Skift Take

These are the aviation trends we were talking about this week.

Throughout the week we post dozens of original stories, connecting the dots across the travel industry, and every weekend we sum it all up. This weekend roundup examines aviation.

For all of our weekend roundups, go here.

>>Like them or not, basic economy fares are here to stay: United Expands Its Basic Economy No-Frills Service

>>For economic reasons, the transatlantic aviation market has been a hotbed of innovation since the first direct flight almost 100 years ago. Building on the foundations set before, the new disrupters believe we are on the verge of a huge change. Will it last? The Battle for the Future of Airlines Is Still Being Fought Over the Atlantic

>>It seems that passenger-crew altercations are happening more and more often these days. Luckily for American, its most recent kerfuffle hasn’t completely gone out of control: American Tries to Avoid United’s Fate in Another Passenger Fiasco — Skift Business Traveler

>>This is a small ad buy, but good for Hawaiian, JetBlue and Fedex to spend money to try to persuade political types. Open Skies agreements are helpful for consumers, and for global trade. If the U.S. takes a protectionist stance against the UAE and Qatar, the repercussions could hurt U.S. businesses: Airline Trade Group Launches Ad Campaign to Support Open Skies Agreements

>>Given how big a market transatlantic aviation is, any move to extend the ban to flights coming from the UK would have a huge impact: Trump’s Laptop Ban Could Be Expanded to Arrivals From the UK

>>New JetBlue CFO Steve Priest has been leaving his mark on the airline in only a few months on the job. Expect him to make many more important decisions in the near future. The biggest? He’ll have a big say in whether the airline flies to Europe: JetBlue Delays Its New Aircraft Because of Reliability Issues

>>Most airlines prefer to focus on their core business — transporting passengers. But Allegiant executives have always thought outside-the-box, and historically that has been good for investors: Low-Cost Carrier Allegiant Air Is Interested in Getting Into the Hotel Business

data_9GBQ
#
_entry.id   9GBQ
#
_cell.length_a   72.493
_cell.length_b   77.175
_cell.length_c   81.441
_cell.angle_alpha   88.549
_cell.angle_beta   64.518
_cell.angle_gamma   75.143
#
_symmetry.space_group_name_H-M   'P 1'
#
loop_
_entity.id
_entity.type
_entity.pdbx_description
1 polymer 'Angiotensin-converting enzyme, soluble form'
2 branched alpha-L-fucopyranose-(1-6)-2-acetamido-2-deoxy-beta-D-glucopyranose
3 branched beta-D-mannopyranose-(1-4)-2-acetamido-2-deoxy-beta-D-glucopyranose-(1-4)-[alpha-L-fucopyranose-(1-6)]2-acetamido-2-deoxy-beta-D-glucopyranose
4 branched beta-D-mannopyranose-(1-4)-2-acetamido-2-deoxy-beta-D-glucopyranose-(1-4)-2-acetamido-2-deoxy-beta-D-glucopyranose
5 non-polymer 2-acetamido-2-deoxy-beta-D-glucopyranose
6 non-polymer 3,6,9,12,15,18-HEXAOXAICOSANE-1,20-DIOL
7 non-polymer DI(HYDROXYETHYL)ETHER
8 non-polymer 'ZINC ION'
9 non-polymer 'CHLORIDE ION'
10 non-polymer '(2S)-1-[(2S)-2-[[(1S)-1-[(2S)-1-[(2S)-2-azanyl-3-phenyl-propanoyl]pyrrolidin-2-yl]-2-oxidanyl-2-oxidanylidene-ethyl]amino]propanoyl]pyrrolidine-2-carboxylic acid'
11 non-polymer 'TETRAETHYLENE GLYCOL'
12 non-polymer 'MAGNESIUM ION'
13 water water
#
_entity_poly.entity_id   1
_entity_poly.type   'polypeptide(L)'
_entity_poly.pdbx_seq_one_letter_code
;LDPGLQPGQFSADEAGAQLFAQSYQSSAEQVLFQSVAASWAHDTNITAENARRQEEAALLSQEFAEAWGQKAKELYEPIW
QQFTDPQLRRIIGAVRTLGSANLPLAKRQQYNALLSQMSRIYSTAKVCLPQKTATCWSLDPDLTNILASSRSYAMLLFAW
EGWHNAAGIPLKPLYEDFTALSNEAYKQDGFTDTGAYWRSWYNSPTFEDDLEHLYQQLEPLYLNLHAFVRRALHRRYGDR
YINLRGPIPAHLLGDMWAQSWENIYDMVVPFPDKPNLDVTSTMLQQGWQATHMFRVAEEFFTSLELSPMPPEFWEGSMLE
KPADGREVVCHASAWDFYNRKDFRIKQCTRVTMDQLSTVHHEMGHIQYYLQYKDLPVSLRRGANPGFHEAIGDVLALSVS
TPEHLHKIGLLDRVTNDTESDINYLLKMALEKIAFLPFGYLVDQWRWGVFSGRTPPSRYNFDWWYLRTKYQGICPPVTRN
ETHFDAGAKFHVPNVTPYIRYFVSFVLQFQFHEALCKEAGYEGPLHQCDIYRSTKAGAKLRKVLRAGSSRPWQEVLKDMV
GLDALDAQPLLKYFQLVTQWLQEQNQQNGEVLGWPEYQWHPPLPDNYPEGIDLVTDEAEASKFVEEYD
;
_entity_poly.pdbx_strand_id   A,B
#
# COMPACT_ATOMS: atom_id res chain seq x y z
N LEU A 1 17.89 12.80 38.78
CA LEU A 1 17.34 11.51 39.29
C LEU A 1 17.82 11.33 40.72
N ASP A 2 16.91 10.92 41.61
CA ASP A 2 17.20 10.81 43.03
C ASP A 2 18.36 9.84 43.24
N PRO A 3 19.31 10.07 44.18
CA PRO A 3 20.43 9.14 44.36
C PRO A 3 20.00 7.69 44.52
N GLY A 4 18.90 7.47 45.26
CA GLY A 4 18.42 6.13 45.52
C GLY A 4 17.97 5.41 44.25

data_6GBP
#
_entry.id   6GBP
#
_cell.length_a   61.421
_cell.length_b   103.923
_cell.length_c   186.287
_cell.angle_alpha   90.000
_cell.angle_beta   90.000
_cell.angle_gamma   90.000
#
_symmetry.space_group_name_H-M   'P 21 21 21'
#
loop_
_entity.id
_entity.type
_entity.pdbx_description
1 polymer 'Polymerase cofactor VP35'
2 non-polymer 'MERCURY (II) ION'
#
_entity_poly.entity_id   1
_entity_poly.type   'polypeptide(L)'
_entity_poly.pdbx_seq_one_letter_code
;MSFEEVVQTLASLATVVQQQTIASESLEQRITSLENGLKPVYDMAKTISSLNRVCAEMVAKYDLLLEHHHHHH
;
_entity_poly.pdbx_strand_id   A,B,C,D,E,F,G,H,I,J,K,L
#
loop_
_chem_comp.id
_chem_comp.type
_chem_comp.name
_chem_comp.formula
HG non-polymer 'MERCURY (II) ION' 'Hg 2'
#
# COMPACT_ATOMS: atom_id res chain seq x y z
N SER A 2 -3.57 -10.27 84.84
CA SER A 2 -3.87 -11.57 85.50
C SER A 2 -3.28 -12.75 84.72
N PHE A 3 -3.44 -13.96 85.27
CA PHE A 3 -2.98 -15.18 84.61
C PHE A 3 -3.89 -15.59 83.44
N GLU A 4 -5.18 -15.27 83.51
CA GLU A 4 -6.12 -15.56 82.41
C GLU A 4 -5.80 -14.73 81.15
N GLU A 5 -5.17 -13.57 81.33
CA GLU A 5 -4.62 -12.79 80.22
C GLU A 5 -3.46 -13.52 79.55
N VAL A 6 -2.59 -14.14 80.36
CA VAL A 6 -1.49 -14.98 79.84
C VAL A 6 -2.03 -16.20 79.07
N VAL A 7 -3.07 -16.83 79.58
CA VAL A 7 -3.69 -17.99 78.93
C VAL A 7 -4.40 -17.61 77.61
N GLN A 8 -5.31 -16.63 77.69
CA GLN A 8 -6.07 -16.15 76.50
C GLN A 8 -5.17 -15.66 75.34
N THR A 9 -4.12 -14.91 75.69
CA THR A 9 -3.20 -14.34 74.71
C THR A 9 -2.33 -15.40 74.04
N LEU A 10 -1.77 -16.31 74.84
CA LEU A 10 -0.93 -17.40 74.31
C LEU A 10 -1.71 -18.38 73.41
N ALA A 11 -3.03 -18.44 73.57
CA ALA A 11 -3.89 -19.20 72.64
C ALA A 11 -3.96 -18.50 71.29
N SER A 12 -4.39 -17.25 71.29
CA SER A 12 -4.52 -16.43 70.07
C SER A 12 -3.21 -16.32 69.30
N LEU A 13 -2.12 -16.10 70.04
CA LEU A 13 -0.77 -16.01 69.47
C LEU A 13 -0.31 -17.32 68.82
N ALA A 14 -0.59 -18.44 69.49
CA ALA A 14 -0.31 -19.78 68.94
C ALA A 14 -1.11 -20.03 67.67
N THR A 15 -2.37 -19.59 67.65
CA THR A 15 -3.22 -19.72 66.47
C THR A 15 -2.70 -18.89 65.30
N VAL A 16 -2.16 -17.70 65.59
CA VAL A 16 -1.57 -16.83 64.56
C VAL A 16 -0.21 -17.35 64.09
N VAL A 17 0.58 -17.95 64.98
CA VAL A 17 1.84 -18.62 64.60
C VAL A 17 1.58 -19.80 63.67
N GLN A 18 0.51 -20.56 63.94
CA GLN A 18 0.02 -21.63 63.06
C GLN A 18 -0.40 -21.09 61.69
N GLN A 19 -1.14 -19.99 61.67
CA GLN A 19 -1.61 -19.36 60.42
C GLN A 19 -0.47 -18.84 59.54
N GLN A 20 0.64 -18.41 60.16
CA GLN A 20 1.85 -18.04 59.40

>>This has been a rough two and a half weeks for United. Perhaps this report is a step in the right direction: United Releases Internal Report on What Happened in Violent Chicago Incident

>>Alaska Airlines has always taken customer experience more seriously than other carriers, but historically, that’s been easier, since Alaska has been smaller than its competitors: Alaska Air Focuses on Customer Experience and Loyalty as it Integrates Virgin America

>>The low-cost, long-haul model will come to Asia, says AirAsia’s Tony Fernandes, if customers are willing to pay for it. Fernandes isn’t shy about saying he’s jealous about some of the moves Norwegian Air has made: AirAsia CEO Supports Gulf Carriers in Open Skies Dispute

>>Surprise pay hikes for pilots and flight attendants will cost roughly $350 million in 2018 and 2019. But if airlines truly want to avoid more customer service-related dramas, one way to get there is to adequately compensate your workforce: American Airlines CEO Rejects Criticism of ‘Unprecedented’ Flight Crew Pay Hikes

>>Overbooking has gotten a lot of attention in the past three weeks, but, most of the time, it’s not a big deal. Airlines know passengers won’t show up, so they sell a few more tickets than they have seats. What’s the harm in that? Southwest Airlines Promises to Stop Overbooking Flights

>>Some of the airlines covered here come as a surprise, but it makes sense that United no longer wants to play nice with Qatar Airways and Emirates Airline: United Ends Cooperation Agreements With 5 Middle East Airlines



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Tags: aviation, Travel Trends, trends roundups

Photo credit: Southwest plans to stop overbooking its flights, as soon as May. Southwest Airlines

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